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Fire Starts at Home. Safety Should Too
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Katie Lawson
 
October 10, 2007

Large-scale disasters make people stop and take notice, but it’s the smaller disasters that happen every day that do the most damage yet go largely unnoticed. In fact, four out of five Americans don't realize the most common disaster threat is not hurricanes or floods—it’s home fires.

Although home fires tend to increase during the winter months, there is no official “season” for home fires like there is for hurricanes or other big disasters. The number of these fires is on the rise—since 2000, the number of home fires the American Red Cross has responded to has risen 10 percent.

Home fires are more common than you may think. Make your fire escape plan now and be sure you know at least two ways to escape from every room. In the event of a fire, it could save your life.
Home fires are more common than you may think. Make your fire escape plan now and be sure you know at least two ways to escape from every room. In the event of a fire, it could save your life.
(Photo Credit: Stock Photo/American Red Cross)

This week is National Fire Prevention Week, and the American Red Cross urges families to prepare for and take action to prevent these disasters. This year’s theme is “Practice Your Escape Plan,” as studies have found that only one in four families have actually developed and practiced a home fire escape plan.

Make and Practice Your Plan

Just as you have a financial plan for your family, you should also take the time to develop an evacuation plan. In the event of a fire, you and your loved ones will have to think quickly to stay out of danger. Having a plan and practicing it as a family could possibly save your lives.

Follow these simple steps when creating your fire escape plan:

 

  • Identify two ways to escape from every room in the home.
  • Practice your escape plan at least twice a year.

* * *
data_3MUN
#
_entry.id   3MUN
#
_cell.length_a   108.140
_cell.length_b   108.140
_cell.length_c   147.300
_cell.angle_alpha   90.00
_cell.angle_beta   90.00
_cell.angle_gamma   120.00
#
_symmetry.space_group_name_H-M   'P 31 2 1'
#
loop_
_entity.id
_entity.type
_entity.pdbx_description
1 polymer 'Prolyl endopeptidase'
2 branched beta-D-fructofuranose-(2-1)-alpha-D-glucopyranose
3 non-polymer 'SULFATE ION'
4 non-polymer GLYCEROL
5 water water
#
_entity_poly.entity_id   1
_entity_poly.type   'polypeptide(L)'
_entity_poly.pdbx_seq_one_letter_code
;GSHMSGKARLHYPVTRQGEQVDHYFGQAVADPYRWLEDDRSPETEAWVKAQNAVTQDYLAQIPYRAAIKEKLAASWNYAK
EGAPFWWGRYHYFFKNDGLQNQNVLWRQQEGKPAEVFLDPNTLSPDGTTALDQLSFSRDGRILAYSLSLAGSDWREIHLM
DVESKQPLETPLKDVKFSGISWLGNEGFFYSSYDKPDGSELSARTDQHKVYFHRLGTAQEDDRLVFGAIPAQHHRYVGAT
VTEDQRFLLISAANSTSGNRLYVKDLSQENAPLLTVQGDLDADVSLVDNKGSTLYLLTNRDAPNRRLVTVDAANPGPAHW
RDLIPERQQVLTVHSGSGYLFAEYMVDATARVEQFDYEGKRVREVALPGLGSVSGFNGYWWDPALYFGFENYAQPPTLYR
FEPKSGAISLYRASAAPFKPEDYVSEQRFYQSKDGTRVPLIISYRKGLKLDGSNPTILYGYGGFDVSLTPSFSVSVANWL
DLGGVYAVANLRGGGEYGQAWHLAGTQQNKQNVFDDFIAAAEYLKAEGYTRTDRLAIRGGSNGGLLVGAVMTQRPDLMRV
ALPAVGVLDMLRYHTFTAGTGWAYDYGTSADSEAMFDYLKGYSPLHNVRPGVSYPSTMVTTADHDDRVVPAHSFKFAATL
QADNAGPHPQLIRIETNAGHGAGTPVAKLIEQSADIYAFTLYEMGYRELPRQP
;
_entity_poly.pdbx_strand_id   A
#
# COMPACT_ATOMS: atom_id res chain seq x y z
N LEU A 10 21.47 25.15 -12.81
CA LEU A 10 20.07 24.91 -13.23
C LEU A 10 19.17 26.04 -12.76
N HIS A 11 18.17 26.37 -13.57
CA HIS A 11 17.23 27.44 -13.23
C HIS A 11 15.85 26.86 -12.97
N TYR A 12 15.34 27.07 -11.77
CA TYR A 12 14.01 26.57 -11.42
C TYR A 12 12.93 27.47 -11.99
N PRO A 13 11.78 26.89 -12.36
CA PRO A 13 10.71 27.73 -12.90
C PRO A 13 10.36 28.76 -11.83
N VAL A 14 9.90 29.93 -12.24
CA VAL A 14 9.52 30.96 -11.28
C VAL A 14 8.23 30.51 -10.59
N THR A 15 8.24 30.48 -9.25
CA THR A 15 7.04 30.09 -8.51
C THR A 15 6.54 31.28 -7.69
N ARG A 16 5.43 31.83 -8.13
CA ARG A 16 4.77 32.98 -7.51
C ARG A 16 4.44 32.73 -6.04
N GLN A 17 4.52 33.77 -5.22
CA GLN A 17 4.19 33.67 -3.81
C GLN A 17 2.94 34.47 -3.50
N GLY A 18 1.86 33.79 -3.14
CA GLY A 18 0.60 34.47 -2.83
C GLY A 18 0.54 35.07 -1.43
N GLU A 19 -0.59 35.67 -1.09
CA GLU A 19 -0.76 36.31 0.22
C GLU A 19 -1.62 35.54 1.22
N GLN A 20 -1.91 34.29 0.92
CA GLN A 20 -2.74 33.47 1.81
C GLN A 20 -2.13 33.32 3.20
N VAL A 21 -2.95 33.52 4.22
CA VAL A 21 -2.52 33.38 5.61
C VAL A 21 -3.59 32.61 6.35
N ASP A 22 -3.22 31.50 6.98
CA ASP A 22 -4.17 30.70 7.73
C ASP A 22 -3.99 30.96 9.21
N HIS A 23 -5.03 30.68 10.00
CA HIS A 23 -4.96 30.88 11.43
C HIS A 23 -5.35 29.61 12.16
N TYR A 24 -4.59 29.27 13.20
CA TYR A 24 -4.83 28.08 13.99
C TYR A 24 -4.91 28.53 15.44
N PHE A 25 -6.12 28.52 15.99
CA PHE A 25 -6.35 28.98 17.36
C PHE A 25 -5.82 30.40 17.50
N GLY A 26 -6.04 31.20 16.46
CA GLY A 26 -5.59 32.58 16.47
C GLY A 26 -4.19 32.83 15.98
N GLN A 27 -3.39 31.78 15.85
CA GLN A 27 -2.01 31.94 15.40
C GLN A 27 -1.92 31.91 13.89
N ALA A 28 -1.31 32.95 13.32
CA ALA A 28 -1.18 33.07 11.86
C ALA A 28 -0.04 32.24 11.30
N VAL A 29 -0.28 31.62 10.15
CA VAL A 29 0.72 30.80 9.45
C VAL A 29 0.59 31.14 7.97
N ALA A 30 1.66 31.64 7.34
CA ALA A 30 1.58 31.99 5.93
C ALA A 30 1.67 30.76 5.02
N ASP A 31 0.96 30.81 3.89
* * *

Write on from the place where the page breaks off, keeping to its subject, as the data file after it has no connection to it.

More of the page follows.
• Have your family practice escaping from your home at different times of the day.
  • Make sure everyone knows how to call 9-1-1.
  • Consider escape ladders for sleeping areas on the second and third floors. Make sure everyone in your home learns how to use them ahead of time by reading the manufacturer’s instructions and understanding the steps to use them. Store them near the window where they will be used.
  • Select a safe location away from the home where your family can meet after escaping.
  • If you see smoke or fire in your first escape route, use your second way out. If you must exit through smoke, crawl low under the smoke.
  • Before escaping through a closed door, feel the door before opening it. If it is warm, use your second escape route.
  • Teach your family members to stop, drop to the ground, and roll if their clothes catch on fire. Practice this with your children.
  • If smoke, heat or flames block both of your exit routes, stay in the room with the door closed. Place a rolled towel underneath the door. Signal for help by waving a brightly colored cloth or shining a flashlight at the window. If there is a telephone in the room, call the fire department and let them know your exact location inside the home.
  • Once you’ve escaped your home, stay out.

 

Make Your Home Safer from Fire

Last year, the Red Cross responded to more than 74,000 disasters in communities across the United States, and 93 percent of them were fire related. While home fires may be the most common disaster in the United States, they are also easy to prevent.

“Preparing for a home fire doesn’t require a lot of expensive equipment or training, and Fire Prevention Week is a great time to get started,” says Red Cross preparedness expert Heidi Taylor.

Smoke alarms save lives. Having a working smoke alarm reduces one’s chance of dying in a fire by nearly half, so be sure to install one outside each sleeping area and on each level of your home. Use these tips as a guide to using smoke alarms in your home:

 

  • If people sleep with doors closed, install smoke alarms inside sleeping areas, too.
  • Use the test button to check each smoke alarm once a month. When necessary, replace batteries immediately. Replace all batteries once a year.
  • Vacuum away cobwebs and dust from your smoke alarms monthly.
  • Smoke alarms become less sensitive over time. Replace your smoke alarms every ten years.
  • Consider having one or more working fire extinguishers in your home. Get training from the fire department in how to use them.
  • Consider installing an automatic fire sprinkler system in your home.

 

You and your family can get more information on fire safety and creating your home fire plan by visiting www.redcross.org/homefires.

The American Red Cross helps people prevent, prepare for and respond to emergencies. Last year, almost a million volunteers and 35,000 employees helped victims of almost 75,000 disasters; taught lifesaving skills to millions; and helped U.S. service members separated from their families stay connected. Almost 4 million people gave blood through the Red Cross, the largest supplier of blood and blood products in the United States. The American Red Cross is part of the International Red Cross and Red Crescent Movement. An average of 91 cents of every dollar the Red Cross spends is invested in humanitarian services and programs. The Red Cross is not a government agency; it relies on donations of time, money, and blood to do its work.



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